Tuesday, August 6, 2013

what a mess

Earlier we adopted a flock of laying hens from a family headed out for a couple weeks vacation. The girls had stopped laying and the family had no one to care for them while they were out of town, so our livestock trailer was filled up and about 60 chickens found their here. 

They are a breed we don't usually have on the farm: the red sex link, a standard production bird. They are not really red, and to my eyes they always look messy, with ends of their feathers pale in color and a just overall plain look.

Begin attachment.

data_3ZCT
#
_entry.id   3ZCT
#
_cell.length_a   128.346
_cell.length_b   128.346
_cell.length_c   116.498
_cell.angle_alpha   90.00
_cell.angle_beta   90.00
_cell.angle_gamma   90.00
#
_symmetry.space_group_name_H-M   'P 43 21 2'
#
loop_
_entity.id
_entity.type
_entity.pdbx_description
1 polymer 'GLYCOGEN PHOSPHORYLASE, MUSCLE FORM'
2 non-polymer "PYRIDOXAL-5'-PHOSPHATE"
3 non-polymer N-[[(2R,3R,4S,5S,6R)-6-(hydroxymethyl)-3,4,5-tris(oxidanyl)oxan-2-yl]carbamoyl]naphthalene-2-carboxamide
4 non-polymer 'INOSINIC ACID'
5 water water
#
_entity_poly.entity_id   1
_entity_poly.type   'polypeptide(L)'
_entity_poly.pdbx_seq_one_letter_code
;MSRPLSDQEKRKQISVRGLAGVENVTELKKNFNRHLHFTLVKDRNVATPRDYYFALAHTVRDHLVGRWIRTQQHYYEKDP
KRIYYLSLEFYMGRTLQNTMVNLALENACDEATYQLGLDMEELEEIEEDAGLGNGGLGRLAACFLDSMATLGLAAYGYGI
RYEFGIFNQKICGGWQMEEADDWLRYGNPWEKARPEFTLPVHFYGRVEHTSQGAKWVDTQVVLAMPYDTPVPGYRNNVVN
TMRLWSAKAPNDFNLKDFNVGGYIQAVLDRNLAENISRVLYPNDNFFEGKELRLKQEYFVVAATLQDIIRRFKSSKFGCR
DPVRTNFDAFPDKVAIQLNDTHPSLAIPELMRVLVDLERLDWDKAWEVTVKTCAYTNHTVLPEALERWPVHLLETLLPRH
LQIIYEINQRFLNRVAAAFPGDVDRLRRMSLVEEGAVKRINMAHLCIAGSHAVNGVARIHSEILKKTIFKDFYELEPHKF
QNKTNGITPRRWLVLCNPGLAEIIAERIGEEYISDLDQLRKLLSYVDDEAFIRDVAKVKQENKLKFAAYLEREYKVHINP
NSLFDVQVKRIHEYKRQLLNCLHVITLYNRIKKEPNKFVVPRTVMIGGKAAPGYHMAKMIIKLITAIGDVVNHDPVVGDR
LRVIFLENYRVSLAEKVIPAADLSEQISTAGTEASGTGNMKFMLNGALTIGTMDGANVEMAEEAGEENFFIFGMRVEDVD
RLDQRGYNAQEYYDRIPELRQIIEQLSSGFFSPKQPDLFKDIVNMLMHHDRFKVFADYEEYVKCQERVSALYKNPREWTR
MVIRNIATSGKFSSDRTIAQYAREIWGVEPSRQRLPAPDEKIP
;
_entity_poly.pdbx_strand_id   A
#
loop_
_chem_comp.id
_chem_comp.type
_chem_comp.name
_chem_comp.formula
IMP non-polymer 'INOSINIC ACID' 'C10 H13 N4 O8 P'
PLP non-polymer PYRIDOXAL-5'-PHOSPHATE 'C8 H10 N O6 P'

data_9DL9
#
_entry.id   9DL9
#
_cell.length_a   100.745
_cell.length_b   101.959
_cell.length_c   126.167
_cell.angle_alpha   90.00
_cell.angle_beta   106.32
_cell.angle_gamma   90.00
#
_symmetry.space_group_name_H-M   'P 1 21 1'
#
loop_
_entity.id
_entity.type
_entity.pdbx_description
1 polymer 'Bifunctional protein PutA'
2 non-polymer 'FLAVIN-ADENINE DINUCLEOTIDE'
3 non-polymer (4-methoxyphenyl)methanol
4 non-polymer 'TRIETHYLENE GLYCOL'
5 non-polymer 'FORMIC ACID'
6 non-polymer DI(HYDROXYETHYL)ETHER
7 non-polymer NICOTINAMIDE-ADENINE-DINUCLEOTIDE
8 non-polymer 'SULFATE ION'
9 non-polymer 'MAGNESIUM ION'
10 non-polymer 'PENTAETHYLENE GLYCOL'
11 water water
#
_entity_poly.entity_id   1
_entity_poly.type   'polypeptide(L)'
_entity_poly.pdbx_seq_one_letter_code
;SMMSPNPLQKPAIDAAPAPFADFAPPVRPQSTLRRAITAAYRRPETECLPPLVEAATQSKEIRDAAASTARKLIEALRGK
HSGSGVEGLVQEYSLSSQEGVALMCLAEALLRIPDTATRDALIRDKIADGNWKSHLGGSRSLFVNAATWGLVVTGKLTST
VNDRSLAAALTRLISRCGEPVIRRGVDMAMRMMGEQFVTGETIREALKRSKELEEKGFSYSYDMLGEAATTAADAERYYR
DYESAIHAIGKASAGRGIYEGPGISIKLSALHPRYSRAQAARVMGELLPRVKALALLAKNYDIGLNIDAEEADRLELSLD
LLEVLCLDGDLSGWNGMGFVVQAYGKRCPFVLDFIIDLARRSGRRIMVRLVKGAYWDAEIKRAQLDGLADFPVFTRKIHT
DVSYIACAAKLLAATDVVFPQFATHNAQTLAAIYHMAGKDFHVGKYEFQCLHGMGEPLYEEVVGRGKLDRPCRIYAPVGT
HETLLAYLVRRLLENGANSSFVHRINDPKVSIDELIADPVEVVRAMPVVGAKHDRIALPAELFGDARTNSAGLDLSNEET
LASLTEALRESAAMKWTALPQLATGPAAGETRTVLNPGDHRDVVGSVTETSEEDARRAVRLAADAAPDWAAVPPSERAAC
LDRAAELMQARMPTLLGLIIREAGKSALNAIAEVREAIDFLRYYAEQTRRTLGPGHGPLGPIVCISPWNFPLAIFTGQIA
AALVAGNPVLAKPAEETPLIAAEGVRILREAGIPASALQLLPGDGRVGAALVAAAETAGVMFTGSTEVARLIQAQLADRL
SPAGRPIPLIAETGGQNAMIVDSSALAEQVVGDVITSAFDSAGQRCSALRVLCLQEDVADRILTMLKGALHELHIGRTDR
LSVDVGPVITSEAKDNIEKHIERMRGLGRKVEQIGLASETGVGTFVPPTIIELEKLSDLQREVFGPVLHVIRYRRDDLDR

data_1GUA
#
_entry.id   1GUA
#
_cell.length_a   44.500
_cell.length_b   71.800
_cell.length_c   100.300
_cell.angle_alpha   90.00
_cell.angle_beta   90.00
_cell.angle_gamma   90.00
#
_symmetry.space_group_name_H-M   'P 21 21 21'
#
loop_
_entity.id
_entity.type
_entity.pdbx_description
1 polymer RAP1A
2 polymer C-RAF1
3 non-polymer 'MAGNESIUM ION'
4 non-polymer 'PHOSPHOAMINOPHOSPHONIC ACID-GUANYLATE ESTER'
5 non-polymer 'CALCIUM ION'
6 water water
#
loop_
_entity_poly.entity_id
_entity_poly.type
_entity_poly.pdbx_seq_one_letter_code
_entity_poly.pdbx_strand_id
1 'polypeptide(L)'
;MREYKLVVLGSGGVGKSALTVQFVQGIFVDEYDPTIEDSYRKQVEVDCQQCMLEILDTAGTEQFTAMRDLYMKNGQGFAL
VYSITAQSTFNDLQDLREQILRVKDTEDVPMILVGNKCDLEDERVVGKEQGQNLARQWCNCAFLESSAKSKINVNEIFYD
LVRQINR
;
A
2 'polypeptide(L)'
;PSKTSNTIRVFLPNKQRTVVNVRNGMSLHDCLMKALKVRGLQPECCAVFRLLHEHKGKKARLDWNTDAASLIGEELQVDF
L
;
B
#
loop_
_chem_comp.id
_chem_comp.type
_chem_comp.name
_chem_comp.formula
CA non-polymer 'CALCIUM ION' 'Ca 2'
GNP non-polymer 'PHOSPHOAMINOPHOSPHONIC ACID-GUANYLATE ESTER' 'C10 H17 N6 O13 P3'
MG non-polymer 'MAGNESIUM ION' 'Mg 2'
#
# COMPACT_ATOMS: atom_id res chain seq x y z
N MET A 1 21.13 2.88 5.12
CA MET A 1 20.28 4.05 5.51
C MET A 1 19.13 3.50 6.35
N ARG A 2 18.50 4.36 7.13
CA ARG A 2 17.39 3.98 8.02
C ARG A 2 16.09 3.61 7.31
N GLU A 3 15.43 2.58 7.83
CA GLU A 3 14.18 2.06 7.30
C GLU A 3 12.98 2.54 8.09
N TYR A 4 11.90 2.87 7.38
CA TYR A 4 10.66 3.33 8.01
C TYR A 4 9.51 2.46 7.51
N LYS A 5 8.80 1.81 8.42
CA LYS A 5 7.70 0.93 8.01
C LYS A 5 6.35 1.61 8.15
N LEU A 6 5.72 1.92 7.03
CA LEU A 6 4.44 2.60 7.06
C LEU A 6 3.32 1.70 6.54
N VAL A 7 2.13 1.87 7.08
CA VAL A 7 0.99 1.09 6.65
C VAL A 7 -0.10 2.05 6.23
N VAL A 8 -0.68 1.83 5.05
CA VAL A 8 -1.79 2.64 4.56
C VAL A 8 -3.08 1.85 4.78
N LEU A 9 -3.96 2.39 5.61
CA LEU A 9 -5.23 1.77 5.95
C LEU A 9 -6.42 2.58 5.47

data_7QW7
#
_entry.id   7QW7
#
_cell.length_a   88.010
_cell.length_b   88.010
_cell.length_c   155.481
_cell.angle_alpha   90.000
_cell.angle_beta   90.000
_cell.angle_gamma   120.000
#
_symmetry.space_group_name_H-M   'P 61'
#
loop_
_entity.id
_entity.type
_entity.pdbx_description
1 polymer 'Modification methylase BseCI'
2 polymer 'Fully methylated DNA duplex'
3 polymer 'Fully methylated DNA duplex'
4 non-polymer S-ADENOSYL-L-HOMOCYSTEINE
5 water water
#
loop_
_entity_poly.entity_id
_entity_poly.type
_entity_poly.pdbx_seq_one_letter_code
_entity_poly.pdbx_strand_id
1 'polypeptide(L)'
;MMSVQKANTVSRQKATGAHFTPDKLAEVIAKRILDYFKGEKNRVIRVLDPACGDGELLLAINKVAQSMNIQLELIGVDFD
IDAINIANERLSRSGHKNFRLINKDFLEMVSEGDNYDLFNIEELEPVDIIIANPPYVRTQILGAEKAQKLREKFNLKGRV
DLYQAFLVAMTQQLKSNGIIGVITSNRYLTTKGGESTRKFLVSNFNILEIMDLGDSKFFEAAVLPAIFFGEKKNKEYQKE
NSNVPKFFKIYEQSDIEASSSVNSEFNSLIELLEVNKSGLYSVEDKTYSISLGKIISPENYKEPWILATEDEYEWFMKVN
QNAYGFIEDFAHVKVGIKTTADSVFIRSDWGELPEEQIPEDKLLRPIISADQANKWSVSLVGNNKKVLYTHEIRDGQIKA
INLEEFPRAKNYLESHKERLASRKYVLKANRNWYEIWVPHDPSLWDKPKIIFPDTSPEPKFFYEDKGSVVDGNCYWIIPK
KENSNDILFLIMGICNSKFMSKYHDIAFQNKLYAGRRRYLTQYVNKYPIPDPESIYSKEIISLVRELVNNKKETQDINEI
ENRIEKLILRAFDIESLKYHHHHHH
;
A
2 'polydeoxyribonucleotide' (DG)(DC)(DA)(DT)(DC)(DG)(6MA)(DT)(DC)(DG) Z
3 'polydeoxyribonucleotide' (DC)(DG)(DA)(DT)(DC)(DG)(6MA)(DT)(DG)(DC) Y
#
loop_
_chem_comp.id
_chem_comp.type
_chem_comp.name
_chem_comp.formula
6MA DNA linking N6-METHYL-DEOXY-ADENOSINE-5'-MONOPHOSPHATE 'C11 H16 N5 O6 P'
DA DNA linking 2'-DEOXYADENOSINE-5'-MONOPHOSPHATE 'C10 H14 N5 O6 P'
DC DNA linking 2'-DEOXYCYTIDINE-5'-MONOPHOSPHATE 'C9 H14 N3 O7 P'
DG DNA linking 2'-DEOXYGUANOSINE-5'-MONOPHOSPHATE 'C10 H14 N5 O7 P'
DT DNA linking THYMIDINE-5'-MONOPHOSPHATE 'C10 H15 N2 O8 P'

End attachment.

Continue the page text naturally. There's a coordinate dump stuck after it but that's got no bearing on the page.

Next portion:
Now the flock is in one of our mobile pens. We kept them together and separate from our other flocks. And today the number of feathers surrounding and inside the pen indicate that a molt is starting. This means feather loss will be significant and egg production will decrease as they grow new feathers for winter. 

We have 8 pens of laying hens. The rest of the birds are named breeds who molt differently: it is not dramatic with a defined feather bed effect but a lighter loss of feathers. 

A molt is usually a response to lower amounts of sunlight. It signals the birds to get ready for winter, to put on their winter coats for the cool weather ahead. 

I'm not ready for winter myself. Not a big fan of being cold myself. 

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